Bond extension might free up $1.8M for Franklin Regional School District
Extending payments on debt from 2008 could net Franklin Regional School District officials up to $1.8 million next year — money that administrators have suggested putting away for a rainy day.
The bond is scheduled to be paid off in November 2014, but it requires a $2 million payment this fall.
Instead, financial advisers suggested spreading the remaining $2.6 million balance over seven to nine years.
Doing so would cost the district an additional $110,000 in the long run but enable the district to free up as much as $1.8 million for the next school year.
Superintendent Emery D'Arcangelo and Finance Director Jon Perry suggested putting the bulk of that money in the district's capital-reserve fund, which is slated to be significantly drained during the next three years.
Perry reasoned that the district essentially could borrow money without getting a new loan.
“It would leave us a solid three years of spending, and I'm comfortable with that level,” Perry said. “We could need to issue debt in the future; this could push that need away.”
This summer, work is expected to begin on a multiyear, $2.5 million replacement to the middle school heating, ventilating and air conditioning system.
Officials expect the capital-reserve fund to have about $5.4 million at the end of the school year; however, more than $6.7 million in projects are expected during the next five school years.
For the past several years, officials have set aside less money than normal for capital projects.
That's scheduled to change in the 2014-15 school year.
Director Roberta Cook, who has struggled over decisions to extend debt in the past, said there is logic to Perry's recommendations.
“Sometimes, you have to engage in debt,” Cook said. “I will engage in debt for long-term, capital investments, not to ‘buy groceries,' to speak metaphorically. A school does have to have a roof that doesn't leak.”
Last month, officials approved a preliminary budget that includes nearly a $1.1 million deficit, which would officials propose to balance with a tax increase.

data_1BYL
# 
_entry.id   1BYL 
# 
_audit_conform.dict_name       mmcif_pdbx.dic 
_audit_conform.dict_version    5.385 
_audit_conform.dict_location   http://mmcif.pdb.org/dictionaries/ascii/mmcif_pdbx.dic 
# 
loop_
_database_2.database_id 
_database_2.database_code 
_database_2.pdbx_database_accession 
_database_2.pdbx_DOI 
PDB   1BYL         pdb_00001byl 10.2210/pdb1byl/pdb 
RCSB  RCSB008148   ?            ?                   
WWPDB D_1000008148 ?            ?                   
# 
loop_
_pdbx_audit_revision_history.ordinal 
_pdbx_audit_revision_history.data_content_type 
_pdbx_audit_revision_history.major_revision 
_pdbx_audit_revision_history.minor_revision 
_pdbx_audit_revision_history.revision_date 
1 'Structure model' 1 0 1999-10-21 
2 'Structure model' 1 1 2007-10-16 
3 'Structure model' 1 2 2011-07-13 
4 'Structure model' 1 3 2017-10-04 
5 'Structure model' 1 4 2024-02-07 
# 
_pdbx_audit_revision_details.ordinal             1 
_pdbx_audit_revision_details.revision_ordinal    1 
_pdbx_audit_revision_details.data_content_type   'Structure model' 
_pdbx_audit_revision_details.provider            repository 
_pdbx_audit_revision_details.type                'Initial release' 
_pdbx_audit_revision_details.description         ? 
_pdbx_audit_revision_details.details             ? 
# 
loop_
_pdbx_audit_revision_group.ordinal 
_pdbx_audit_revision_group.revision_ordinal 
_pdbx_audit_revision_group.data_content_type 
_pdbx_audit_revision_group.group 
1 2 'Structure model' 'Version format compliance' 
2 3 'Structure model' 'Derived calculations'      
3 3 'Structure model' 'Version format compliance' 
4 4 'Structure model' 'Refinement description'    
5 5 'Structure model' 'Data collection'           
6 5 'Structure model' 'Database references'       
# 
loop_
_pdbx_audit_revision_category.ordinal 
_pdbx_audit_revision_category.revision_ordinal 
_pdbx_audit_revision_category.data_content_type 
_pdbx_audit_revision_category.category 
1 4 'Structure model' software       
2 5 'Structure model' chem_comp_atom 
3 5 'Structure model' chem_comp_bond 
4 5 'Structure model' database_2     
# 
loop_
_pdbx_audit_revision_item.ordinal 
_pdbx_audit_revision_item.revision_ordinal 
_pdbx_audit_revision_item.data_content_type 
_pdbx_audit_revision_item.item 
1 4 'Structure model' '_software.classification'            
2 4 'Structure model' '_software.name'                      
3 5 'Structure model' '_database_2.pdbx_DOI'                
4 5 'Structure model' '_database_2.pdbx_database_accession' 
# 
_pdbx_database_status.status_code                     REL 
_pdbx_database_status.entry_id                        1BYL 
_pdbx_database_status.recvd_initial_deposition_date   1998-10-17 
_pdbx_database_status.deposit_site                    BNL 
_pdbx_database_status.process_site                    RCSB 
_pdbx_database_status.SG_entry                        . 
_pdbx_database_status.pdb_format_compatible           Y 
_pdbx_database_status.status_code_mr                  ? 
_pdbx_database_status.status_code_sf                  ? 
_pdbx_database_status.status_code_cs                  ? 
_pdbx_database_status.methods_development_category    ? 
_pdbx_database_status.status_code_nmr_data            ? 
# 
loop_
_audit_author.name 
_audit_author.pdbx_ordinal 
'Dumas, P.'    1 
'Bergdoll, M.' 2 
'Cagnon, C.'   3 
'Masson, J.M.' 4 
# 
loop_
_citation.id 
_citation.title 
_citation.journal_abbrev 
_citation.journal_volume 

Perry said he worries that the district, like many statewide, might run into difficulty obtaining loans.
State officials recently eliminated a program that reimbursed school districts for borrowing for construction projects.
More concerning to Perry is a proposal that would require districts to claim a portion of the state's pension liability, which totals $30 billion. Perry said that move could affect districts' credit rating.
“Is it wise to wait a year and see what happens (with the retirement fund)?” D'Arcangelo said. “I'm not sure what will happen when the dust settles.”
Director Paul Scheinert said he understands the advantages to restructuring the bond, which refinanced $8.75 million of debt that paid for projects at the high school and Sloan Elementary from more than a decade ago.
“If we don't pay this off now, the big advantage is to use the money without taking out new debt that could be more expensive and pay higher interest,” Scheinert said.
“Normally, I'm not inclined to do bond refinancing under any circumstances, but those points … it makes sense.”
Chris Bamber, a senior analyst with Harrisburg-based financial analysts The PFM Group, pegged the cost to refinance at about $110,000.
Board members have until November to decide what to do with the bond issue.
Daveen Rae Kurutz is a staff writer for Trib Total Media. She can be reached at 412-856-7400, ext. 8627, or firstname.lastname@example.org.